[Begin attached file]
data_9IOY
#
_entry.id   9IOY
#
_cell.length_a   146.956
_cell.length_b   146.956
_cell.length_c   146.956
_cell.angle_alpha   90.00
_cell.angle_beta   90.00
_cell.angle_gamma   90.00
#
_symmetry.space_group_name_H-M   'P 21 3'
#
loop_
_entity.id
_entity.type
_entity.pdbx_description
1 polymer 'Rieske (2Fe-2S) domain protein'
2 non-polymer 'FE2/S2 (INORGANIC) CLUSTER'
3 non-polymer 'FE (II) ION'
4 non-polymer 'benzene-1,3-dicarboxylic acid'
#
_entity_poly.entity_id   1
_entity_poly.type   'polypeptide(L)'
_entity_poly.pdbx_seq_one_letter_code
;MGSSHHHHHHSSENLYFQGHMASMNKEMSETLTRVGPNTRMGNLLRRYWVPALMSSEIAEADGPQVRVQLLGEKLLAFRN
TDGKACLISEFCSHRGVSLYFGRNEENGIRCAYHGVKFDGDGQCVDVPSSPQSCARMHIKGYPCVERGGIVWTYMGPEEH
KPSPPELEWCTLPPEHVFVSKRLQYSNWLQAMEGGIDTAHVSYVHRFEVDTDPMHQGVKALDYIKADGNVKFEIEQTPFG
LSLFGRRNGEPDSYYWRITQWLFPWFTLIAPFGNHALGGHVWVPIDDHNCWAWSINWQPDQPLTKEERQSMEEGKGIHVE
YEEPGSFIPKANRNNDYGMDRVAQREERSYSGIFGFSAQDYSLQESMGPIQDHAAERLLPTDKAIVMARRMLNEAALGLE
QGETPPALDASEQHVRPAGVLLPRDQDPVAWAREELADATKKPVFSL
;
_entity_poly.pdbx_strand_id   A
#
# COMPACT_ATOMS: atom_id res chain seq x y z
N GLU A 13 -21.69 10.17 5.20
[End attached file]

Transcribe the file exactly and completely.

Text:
data_9IOY
#
_entry.id   9IOY
#
_cell.length_a   146.956
_cell.length_b   146.956
_cell.length_c   146.956
_cell.angle_alpha   90.00
_cell.angle_beta   90.00
_cell.angle_gamma   90.00
#
_symmetry.space_group_name_H-M   'P 21 3'
#
loop_
_entity.id
_entity.type
_entity.pdbx_description
1 polymer 'Rieske (2Fe-2S) domain protein'
2 non-polymer 'FE2/S2 (INORGANIC) CLUSTER'
3 non-polymer 'FE (II) ION'
4 non-polymer 'benzene-1,3-dicarboxylic acid'
#
_entity_poly.entity_id   1
_entity_poly.type   'polypeptide(L)'
_entity_poly.pdbx_seq_one_letter_code
;MGSSHHHHHHSSENLYFQGHMASMNKEMSETLTRVGPNTRMGNLLRRYWVPALMSSEIAEADGPQVRVQLLGEKLLAFRN
TDGKACLISEFCSHRGVSLYFGRNEENGIRCAYHGVKFDGDGQCVDVPSSPQSCARMHIKGYPCVERGGIVWTYMGPEEH
KPSPPELEWCTLPPEHVFVSKRLQYSNWLQAMEGGIDTAHVSYVHRFEVDTDPMHQGVKALDYIKADGNVKFEIEQTPFG
LSLFGRRNGEPDSYYWRITQWLFPWFTLIAPFGNHALGGHVWVPIDDHNCWAWSINWQPDQPLTKEERQSMEEGKGIHVE
YEEPGSFIPKANRNNDYGMDRVAQREERSYSGIFGFSAQDYSLQESMGPIQDHAAERLLPTDKAIVMARRMLNEAALGLE
QGETPPALDASEQHVRPAGVLLPRDQDPVAWAREELADATKKPVFSL
;
_entity_poly.pdbx_strand_id   A
#
# COMPACT_ATOMS: atom_id res chain seq x y z
N GLU A 13 -21.69 10.17 5.20